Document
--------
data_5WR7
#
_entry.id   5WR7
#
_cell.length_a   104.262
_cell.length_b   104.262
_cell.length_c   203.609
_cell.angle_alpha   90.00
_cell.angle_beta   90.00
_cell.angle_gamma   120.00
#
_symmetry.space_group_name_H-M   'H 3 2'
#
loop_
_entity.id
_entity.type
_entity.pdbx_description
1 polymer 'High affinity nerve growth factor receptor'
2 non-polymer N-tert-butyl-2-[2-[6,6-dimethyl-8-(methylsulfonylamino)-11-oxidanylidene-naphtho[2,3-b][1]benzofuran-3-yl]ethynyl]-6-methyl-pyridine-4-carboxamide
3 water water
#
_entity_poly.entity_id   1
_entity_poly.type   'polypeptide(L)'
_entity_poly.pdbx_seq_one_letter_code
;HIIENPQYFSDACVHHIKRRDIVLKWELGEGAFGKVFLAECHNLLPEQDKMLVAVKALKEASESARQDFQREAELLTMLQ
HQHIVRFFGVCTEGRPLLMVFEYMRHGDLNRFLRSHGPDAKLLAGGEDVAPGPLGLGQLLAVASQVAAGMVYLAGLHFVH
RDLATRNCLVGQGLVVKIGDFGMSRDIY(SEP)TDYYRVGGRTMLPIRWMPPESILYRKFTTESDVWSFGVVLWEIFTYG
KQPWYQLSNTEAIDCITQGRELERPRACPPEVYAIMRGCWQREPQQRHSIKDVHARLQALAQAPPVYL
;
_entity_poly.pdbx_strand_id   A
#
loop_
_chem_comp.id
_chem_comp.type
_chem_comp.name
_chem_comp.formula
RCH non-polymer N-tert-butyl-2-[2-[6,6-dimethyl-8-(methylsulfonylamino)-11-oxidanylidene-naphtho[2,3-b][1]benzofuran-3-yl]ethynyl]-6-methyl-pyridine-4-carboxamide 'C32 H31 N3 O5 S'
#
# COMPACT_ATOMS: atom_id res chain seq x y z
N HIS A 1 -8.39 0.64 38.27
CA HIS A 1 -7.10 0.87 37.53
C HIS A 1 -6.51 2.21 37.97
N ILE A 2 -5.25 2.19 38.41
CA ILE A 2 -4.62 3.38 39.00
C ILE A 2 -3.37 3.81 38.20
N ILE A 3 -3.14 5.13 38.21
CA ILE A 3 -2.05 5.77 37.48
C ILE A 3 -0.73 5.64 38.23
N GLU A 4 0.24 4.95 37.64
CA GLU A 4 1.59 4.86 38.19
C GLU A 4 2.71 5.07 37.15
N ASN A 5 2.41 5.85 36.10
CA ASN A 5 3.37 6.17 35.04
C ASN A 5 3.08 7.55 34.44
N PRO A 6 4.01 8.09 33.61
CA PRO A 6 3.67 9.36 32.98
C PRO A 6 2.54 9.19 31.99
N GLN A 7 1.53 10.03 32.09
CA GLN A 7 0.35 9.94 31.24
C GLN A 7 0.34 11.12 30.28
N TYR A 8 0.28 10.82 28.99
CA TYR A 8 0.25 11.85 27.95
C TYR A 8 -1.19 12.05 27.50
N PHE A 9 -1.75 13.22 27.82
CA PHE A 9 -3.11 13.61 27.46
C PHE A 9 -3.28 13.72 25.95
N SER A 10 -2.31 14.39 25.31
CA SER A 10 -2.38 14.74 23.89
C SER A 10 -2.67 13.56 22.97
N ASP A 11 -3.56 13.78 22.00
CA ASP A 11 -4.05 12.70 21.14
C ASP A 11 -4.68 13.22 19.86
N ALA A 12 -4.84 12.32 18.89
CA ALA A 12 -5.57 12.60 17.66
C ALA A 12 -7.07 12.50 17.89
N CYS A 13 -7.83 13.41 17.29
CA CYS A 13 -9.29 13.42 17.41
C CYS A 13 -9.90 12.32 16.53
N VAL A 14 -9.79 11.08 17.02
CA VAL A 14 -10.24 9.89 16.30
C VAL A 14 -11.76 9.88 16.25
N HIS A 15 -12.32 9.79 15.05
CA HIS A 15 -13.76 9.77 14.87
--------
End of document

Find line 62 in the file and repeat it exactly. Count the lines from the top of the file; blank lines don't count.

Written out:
CA TYR A 8 0.25 11.85 27.95